Why have we arrived at the convention that rotations should be counter-clockwise then, even in engines where positive y is down?
Have we? Let us try CSS:
const box = document.getElementById("box");
let deg = timestamp/10;
box.style.transform = "rotate(" + deg + "deg)";
This is my solution, Google Earth like control with smooth animation (or not), when zoomed in it is user friendly and slows panning down.
The only thing I am not satisfied about is the quaternion slerp, at these defaults there won't be any sudden jumps but I would have loved to understand how to sub-interpolate quaternions so it works even when rotating ...
Here's an alternative approach: scale your mouse delta down if you zoom in and up if you zoom out. Now my math is a bit rusty, so I am not 100% sure, but I think if you just lerp between whatever speed that "looks" right at max and min zoom, you should achieve something that looks right all the way.
Turns out the solution to the fundamental problem is to avoid the complicated math and just use an appropriately-configured HingeJoint. When a player grabs an object, set node A to a kinematic body child node of that controller, and set node B to the object being grabbed. Set both paths to empty strings when they let go.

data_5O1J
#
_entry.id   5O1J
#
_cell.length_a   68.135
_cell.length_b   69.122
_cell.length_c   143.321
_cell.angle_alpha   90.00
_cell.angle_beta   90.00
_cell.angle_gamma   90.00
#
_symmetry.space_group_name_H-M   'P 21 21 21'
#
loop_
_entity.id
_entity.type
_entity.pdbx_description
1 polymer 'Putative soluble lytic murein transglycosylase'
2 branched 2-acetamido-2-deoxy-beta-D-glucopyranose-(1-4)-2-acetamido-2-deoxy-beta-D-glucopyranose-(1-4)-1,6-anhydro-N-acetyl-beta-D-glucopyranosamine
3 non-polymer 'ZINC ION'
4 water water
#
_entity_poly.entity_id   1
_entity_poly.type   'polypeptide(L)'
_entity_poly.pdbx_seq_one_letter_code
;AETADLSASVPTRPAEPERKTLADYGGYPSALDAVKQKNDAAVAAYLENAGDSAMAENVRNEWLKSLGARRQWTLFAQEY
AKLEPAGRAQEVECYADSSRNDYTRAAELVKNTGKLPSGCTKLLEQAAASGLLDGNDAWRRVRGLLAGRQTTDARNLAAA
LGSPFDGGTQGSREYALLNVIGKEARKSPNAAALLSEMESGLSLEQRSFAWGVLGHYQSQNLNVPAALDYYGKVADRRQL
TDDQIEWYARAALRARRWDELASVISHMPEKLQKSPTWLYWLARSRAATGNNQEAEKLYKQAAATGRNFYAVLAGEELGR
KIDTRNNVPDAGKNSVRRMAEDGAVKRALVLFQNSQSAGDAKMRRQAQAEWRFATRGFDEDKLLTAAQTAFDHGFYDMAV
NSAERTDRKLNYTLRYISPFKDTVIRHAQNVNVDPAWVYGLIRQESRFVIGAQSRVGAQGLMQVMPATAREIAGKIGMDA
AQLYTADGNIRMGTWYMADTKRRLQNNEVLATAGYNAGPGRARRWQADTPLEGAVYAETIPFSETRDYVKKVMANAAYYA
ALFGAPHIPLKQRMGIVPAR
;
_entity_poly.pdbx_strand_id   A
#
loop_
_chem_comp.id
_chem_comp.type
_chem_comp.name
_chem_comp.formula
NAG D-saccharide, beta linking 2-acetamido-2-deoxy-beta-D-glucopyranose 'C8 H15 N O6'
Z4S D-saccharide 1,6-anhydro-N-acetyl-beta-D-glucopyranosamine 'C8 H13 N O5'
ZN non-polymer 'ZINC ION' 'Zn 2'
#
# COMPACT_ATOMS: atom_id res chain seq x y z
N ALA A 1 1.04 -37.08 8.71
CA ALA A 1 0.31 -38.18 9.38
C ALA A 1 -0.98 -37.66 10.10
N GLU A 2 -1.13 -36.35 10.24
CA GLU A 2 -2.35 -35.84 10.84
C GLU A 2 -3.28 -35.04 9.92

The actual result is a little wonky, ...
Waited more than I expected. I found a simple solution for this.
Vector3 mousePos = Camera.main.ScreenToWorldPoint(Input.mousePosition);
Vector2 direction = new Vector2(mousePos.x - transform.position.x, mousePos.y - transform.position.y
transform.up = direction;
It looks like your red points are rotated something like 60 degrees from your starting point, rather than the full 90 you expected. Let's investigate why that could be...
angle *= Math.PI / 180;
As we substitute in an initial value of 90 for angle, this translates to...
angle = angle * 3.141592653589 / 180.0
angle = 90 * 0.01745329251
angle = 1....